Over the years following the disaster, the situation in the Rio Doce basin has, understandably, become an extremely controversial and emotionally charged topic in Brazil and beyond. This is why objective, scientific advice and an approach that can help bring together communities, business and government are all the more crucial. For restoration efforts to succeed, we need partners who work together and are convinced about the importance of restoring the river’s health for everyone’s benefit, and who will help ensure that laws are adequately implemented and existing national programmes are executed when applicable. 

More companies must recognise that it is better to prevent a disaster than to react to one.

Without water, there is no life and no economic activity. Let us remember that the Rio Doce is not just a river or a watershed. The area is home to over 3 million people, who depend on the river for water, food, livelihoods, leisure and more. The river basin is also of great importance to the region as it supports a wide range of economic activities, from livestock, coffee and cocoa farming to steel-making and mining.

More companies around the world must recognise that it is better to prevent a disaster than to react to one. Samarco, for example, has already committed to spend US$ 7 billion to cover the costs of repairing damages caused by the dam collapse.  Other costs related to loss of jobs, income, operation of the hydroelectric plant, and more, when added, will confirm: prevention is much cheaper than restoration.

Mining companies, in particular, know that their actions must extend beyond corporate social responsibility if they want to maintain their ‘social license’ to operate. In the Rio Doce watershed as elsewhere, it is in the long-term interest of the private sector to ensure that all sectors of society – especially local communities – benefit from business activity that is based on natural resource use.  Today, companies need to manage their resources and minimise their impacts on the environment for the greater good of society.  In other words, they must not only strive to be the best on the planet, but also the best for the planet.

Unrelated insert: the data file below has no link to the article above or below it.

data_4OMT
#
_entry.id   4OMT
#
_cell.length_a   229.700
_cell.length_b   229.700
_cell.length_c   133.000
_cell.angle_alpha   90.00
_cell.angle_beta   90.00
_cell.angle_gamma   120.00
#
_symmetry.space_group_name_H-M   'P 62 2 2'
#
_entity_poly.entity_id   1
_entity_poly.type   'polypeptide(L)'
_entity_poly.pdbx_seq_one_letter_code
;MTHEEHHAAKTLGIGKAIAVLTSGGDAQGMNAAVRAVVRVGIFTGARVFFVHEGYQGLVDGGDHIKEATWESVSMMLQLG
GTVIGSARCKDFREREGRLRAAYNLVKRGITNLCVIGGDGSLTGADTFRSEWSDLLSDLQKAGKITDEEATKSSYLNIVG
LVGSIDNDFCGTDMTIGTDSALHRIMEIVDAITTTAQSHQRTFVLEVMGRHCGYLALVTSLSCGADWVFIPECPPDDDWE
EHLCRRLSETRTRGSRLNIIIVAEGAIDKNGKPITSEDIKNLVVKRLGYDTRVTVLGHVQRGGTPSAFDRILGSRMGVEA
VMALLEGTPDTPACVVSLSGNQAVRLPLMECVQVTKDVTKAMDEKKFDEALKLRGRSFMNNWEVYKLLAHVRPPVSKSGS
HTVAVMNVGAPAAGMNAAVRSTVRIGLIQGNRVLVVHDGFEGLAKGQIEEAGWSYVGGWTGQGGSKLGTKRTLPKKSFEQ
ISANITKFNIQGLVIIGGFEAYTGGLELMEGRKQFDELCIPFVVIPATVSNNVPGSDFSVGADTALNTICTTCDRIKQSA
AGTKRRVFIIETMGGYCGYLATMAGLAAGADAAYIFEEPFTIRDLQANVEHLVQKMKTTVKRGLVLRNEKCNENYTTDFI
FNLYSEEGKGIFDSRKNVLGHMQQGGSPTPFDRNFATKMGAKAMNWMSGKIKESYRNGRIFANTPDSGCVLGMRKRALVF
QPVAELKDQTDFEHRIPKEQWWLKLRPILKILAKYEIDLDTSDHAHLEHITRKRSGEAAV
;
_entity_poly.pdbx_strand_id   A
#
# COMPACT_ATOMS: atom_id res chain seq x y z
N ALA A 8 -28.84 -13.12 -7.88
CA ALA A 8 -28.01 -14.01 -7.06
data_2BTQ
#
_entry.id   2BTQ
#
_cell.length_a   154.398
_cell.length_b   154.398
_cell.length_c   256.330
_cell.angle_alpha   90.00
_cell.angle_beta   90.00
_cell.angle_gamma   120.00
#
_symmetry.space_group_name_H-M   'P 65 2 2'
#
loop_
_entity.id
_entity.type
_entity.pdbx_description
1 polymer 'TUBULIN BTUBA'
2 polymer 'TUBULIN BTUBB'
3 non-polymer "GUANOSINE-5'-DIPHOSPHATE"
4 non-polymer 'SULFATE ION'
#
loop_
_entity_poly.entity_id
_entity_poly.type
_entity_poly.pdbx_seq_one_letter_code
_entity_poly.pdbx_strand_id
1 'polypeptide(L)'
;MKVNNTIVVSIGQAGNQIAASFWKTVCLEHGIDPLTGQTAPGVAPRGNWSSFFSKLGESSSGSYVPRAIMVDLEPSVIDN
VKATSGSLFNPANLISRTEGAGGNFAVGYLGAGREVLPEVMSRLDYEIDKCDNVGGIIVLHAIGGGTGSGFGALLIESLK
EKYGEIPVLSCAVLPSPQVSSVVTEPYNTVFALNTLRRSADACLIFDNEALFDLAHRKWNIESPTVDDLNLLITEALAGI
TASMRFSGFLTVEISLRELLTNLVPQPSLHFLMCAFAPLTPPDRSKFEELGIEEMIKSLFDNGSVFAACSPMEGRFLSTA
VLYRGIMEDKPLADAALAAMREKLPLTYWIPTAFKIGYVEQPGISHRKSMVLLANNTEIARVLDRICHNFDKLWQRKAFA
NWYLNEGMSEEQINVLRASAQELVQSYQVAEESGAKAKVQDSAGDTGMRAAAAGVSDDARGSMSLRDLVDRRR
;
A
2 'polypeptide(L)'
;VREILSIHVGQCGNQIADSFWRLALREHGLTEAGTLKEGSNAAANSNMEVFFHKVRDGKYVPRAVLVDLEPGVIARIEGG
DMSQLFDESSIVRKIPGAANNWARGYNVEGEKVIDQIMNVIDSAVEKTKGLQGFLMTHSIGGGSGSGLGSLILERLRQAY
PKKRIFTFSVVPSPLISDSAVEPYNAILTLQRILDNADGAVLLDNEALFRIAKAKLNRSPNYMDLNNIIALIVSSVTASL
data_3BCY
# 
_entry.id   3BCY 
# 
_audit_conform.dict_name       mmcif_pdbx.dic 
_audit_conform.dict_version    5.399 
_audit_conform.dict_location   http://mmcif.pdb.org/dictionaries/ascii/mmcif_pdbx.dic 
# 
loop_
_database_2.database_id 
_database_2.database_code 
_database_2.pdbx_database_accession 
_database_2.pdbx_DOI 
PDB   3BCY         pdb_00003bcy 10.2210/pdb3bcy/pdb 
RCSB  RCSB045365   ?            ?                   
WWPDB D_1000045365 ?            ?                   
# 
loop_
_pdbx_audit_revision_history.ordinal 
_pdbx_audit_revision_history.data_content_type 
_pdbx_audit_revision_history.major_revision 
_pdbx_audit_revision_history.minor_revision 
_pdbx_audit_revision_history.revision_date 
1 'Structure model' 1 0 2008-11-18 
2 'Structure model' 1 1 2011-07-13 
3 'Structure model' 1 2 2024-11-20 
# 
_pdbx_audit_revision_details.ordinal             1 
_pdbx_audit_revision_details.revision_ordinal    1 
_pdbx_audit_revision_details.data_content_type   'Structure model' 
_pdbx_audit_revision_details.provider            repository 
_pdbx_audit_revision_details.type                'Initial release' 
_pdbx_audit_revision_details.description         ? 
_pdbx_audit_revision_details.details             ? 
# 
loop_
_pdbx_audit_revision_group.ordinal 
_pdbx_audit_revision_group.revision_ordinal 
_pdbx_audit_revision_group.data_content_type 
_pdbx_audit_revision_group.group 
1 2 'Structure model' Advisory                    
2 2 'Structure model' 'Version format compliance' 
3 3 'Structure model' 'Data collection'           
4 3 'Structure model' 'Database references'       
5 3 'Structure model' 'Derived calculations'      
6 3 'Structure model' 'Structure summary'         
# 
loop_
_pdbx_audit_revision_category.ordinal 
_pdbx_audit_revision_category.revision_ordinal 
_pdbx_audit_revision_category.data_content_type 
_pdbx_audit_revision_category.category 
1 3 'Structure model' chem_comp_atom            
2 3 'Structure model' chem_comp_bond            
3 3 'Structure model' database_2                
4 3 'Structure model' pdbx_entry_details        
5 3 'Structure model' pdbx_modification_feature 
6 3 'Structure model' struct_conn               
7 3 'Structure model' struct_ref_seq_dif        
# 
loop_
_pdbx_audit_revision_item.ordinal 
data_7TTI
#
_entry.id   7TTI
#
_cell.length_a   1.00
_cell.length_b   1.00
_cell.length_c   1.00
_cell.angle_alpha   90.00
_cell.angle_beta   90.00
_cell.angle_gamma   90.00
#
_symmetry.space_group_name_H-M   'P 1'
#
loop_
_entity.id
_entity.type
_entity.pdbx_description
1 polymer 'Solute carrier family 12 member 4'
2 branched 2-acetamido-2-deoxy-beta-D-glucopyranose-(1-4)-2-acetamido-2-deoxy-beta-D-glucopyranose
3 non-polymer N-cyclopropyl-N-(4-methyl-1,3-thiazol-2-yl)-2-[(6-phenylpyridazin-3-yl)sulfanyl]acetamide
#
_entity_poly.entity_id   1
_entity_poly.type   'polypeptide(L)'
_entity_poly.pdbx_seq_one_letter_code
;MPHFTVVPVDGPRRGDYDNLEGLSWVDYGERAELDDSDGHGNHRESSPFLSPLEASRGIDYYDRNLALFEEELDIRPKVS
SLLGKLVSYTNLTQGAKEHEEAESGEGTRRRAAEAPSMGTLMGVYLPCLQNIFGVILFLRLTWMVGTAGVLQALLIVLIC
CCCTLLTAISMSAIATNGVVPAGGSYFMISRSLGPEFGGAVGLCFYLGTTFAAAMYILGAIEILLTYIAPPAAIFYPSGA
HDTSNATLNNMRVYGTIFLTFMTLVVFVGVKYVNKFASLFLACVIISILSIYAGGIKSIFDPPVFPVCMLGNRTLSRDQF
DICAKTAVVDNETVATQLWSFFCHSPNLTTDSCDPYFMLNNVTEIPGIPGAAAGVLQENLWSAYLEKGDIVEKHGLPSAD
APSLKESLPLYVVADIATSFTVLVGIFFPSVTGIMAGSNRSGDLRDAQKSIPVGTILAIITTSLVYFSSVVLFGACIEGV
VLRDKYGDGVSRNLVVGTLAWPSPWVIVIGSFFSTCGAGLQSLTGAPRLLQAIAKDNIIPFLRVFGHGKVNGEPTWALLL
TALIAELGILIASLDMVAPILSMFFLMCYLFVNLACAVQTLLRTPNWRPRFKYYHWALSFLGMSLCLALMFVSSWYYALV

IUCN and its Members must ensure that laws are effectively implemented to protect rivers like the Rio Doce and the people who depend on them.

As delegates gather for the 8th World Water Forum with the common aim of protecting this precious global resource, let us hope that the joint efforts to restore clean, safe water to the Rio Doce basin will inspire action well beyond Brazil. All those involved in rebuilding the Rio Doce watershed agree that they would like it to become a model for Brazil, one that protects the quality of the river and surrounding environment and therefore the health of the people, and that recognises law and order. IUCN and its Members worldwide have a responsibility to ensure that laws are effectively implemented to protect rivers like the Rio Doce and the people who depend on them.